How the Renaissance and reformation changed europe Essay

How the renaissance and reformation changed europe

            The Renaissance and Reformation both had vast transforming effects on European culture and society between 1375 and 1600.  The former marked the beginnings of modern Western culture and commerce, ending the medieval period and initiating a new era of culture and learning.  The latter, by contrast, stemmed from the former and accelerated some of the Renaissance’s developments, such as learning, but it also divided Europe along religious lines and provided the roots of what developed into capitalism and democracy.

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            The Renaissance started in Italian market towns and ports that became commercially powerful by 1400, and indeed it grew out of increasing commercial activity in the Mediterranean.  Port cities like Venice had long been trading centers and thus absorbed ideas from throughout the region, and the rising merchant class (who were catalysts for this new prosperity) emerged as a new social force.  Secular rather than noble, this class came to dominate many Italian cities and helped empower commoners – a process that would continue.[1]

            In addition, the Renaissance saw learning revive and expand, transforming and energizing European culture.  Humanism, a mostly secular philosophy that promoted a rebirth of classical learning (hence the era’s name), set the stage for a dramatic expansion in learning and literacy, transforming Europe significantly.  Ancient Greek and Roman intellectual models were rediscovered and became the foundation of much of European culture, establishing themselves in Western learning for centuries thereafter.  Also, literacy expanded due in part to the printing press’ invention, transforming Europe’s common people; though many poorer people remained literate, a formerly illiterate mass was increasingly better-educated and more apt to question the world around them – especially papal authority.[2]  The Renaissance also saw drastic changes in the arts, particularly painting, where artists like Leonardo da Vinci and Michelangelo helped introduce a more human, naturalistic technique, and European art reacted by expanding and becoming more fertile and diverse.  Also, while the Catholic Church still provided considerable patronage for artists, it no longer dominated the arts to the same extent, as secular markets and subject matter became more widely evident.[3]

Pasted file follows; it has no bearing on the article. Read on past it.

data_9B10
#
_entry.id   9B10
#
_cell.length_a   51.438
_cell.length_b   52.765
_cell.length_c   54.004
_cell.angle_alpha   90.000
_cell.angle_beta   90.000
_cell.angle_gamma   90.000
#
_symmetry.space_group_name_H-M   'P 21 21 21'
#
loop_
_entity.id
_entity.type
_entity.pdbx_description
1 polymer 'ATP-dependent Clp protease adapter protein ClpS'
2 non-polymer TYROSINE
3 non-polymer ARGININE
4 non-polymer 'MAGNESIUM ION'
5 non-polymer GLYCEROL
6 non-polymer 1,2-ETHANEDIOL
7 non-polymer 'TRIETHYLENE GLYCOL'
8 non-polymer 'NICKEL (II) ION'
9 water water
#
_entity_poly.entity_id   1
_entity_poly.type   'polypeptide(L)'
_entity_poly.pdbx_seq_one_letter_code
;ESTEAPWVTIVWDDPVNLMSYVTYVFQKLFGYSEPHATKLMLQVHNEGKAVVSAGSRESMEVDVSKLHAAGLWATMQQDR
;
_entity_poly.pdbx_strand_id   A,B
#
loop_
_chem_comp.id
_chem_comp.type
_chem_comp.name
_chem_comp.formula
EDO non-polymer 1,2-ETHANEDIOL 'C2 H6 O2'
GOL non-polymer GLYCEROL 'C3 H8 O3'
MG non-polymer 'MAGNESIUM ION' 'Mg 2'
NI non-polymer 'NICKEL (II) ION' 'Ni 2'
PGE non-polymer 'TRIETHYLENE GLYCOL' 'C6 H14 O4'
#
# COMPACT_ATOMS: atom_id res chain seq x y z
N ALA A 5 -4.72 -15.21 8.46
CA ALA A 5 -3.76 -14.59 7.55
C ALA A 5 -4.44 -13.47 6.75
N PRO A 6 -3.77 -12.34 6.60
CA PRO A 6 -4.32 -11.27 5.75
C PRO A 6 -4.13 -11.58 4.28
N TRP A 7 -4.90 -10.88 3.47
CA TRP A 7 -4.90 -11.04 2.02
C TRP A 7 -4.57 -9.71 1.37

In addition, the Renaissance’s rise in commercial activity (much of it by maritime trade) and the gradual emergence of nations helped give rise to exploration, as the search for natural resources helped drive Portugal, Spain, France, and England to all send expeditions to the New World.  The resulting jockeying for economic and geopolitical advantages led to colonization and imperialism, in which Europe’s powers expanded their power considerably.